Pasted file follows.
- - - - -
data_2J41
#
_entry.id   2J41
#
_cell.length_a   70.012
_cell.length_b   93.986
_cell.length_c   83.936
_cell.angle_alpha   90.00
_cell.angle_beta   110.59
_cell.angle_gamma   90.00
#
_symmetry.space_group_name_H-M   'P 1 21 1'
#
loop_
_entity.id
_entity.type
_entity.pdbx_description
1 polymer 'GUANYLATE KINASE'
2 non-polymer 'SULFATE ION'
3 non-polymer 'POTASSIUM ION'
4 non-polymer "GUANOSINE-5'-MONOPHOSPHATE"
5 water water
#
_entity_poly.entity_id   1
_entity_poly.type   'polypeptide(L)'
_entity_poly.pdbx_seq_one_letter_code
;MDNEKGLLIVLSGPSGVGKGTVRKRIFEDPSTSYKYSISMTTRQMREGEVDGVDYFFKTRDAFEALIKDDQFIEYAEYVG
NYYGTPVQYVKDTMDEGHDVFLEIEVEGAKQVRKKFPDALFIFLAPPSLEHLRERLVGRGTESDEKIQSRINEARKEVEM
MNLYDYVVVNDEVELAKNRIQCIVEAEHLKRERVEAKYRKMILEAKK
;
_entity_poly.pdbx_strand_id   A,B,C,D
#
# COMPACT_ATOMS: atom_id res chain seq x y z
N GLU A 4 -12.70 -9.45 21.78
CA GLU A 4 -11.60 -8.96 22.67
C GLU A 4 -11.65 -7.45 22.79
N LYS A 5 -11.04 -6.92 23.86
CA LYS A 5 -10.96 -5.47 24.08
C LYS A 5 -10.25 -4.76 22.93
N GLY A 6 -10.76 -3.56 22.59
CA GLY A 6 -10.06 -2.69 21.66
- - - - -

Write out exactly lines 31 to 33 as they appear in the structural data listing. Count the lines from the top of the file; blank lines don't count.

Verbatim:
_entity_poly.pdbx_strand_id   A,B,C,D
#
# COMPACT_ATOMS: atom_id res chain seq x y z